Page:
TB/HIV Co-Infection, Drug Resistance Posing Threat to Some Asian Nations, Report Says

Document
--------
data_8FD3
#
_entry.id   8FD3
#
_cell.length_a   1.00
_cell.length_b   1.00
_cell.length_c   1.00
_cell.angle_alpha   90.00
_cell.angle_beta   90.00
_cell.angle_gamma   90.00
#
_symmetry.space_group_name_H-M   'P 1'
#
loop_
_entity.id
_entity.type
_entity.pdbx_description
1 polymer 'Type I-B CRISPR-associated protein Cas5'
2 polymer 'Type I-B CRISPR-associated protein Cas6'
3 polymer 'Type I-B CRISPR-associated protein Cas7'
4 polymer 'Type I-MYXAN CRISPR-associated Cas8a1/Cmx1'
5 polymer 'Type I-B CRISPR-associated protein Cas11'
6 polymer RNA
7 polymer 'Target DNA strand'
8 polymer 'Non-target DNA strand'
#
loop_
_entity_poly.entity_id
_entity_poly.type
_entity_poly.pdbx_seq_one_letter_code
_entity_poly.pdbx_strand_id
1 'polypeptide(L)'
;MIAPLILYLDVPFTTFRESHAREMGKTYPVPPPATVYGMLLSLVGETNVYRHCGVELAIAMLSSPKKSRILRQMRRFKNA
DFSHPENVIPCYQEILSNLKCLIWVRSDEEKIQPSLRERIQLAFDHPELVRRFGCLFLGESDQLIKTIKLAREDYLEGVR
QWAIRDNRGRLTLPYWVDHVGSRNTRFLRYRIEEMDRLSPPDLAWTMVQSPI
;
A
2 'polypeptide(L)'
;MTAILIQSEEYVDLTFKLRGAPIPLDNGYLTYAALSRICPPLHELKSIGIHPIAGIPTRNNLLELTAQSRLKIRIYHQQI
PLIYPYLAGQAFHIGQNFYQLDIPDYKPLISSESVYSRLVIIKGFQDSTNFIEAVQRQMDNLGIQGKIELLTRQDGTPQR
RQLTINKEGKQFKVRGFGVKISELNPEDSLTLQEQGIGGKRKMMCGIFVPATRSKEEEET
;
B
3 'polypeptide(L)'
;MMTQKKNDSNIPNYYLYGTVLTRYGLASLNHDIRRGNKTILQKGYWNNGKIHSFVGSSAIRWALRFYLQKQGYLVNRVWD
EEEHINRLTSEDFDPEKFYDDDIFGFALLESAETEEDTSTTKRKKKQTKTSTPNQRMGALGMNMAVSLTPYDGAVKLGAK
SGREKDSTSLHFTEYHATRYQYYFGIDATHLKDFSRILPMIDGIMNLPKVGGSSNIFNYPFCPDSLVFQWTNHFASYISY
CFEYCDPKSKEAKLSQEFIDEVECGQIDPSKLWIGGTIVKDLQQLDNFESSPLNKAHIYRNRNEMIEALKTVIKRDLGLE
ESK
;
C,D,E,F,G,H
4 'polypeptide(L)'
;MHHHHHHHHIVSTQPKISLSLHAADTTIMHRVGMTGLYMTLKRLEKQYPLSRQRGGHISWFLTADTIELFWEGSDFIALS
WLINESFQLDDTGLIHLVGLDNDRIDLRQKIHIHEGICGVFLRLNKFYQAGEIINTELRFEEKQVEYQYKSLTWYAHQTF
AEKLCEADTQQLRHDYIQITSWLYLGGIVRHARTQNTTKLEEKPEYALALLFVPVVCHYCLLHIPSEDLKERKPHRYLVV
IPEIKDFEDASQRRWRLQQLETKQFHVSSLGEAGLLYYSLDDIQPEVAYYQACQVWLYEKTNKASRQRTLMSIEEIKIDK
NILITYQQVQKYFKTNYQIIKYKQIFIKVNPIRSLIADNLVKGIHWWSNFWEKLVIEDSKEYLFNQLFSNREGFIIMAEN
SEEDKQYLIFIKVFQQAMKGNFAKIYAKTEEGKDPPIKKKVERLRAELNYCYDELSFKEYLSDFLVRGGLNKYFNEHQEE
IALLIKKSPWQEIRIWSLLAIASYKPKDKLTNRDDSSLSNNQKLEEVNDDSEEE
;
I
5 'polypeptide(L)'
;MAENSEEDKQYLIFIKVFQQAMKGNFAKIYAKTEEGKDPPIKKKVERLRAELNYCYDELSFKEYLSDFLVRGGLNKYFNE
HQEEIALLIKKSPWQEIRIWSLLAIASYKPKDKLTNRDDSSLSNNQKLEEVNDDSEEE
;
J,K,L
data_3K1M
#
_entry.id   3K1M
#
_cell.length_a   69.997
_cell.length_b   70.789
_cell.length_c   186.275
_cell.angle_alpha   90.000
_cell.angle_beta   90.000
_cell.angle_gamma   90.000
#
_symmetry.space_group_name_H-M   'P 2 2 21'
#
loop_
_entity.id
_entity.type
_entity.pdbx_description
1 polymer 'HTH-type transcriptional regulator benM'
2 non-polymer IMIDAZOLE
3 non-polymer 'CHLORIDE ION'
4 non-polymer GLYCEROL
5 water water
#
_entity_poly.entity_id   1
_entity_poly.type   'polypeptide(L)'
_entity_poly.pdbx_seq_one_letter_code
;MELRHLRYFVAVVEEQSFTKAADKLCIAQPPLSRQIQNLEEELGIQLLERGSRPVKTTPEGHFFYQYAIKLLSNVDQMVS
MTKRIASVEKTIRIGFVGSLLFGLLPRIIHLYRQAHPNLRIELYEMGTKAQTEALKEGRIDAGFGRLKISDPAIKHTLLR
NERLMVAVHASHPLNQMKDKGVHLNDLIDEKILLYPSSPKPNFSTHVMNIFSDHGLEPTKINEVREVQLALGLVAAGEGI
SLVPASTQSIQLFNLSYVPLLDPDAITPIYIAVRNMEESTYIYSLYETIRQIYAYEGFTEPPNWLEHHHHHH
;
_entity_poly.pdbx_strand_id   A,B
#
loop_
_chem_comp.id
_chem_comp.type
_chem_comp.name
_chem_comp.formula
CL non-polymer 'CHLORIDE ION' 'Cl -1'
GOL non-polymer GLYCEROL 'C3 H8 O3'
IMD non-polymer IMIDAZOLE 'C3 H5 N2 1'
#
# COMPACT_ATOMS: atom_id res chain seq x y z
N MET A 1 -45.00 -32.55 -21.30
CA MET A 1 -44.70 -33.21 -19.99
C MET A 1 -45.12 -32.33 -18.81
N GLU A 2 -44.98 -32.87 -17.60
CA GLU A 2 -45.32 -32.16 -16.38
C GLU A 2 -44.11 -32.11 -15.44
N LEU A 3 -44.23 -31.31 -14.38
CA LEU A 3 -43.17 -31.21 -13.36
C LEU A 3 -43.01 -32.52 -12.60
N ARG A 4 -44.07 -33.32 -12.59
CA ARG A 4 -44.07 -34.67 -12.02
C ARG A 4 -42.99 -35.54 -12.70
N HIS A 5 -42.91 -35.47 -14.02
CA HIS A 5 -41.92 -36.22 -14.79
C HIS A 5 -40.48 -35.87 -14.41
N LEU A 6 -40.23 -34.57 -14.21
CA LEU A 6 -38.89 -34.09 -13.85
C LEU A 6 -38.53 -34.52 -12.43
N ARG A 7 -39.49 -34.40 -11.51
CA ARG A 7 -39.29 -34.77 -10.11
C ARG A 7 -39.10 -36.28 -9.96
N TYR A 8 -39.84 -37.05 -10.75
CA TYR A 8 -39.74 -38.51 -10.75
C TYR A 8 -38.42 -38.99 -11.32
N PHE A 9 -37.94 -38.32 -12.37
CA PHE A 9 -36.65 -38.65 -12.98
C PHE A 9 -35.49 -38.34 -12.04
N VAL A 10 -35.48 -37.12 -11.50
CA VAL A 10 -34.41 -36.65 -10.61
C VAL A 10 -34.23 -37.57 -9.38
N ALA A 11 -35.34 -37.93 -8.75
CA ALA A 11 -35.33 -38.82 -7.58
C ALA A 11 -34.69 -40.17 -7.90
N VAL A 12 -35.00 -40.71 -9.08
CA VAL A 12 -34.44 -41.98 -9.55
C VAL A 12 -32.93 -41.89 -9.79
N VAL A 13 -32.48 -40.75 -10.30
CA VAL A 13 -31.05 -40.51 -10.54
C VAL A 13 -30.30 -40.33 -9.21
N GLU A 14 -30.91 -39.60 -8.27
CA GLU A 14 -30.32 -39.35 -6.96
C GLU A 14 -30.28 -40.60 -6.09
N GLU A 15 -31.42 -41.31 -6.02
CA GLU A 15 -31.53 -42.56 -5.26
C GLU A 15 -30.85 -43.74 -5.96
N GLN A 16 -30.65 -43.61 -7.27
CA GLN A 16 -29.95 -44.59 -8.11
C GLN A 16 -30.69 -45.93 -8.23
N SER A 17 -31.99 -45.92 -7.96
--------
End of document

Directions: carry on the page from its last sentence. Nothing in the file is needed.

Increasing drug resistance among tuberculosis patients, many of whom are co-infected with HIV, could undermine efforts to curb TB-related deaths in some Asian countries, according to a report released Thursday by the World Health Organization Regional Office for the Western Pacific, Xinhuanet reports. TB/HIV co-infection has become a major concern in several areas of Cambodia, Papua New Guinea and Vietnam and is increasing among some populations in China and Malaysia, according to the report, which was release during a meeting in Noumea, New Caledonia (Xinhuanet, 9/23). TB is the leading cause of death among people living with HIV/AIDS in the region, and the rise in the number of TB/HIV co-infections is hampering WHO efforts to reduce TB prevalence and mortality rates, the report says. In addition, the emergence of multi-drug resistant TB, particularly in China and Mongolia, is hampering the fight against the disease in the region, according to WHO/WPRO Regional Adviser for TB Dongil Ahn. WHO officials called for increased access to effective drugs and greater surveillance of the TB/HIV co-epidemic to curb the spread of TB and reduce the number of deaths from the disease in the region (Perry, Reuters AlertNet, 9/23).This is part of the KHN Morning Briefing, a summary of health policy coverage from major news organizations. Sign up for an email subscription.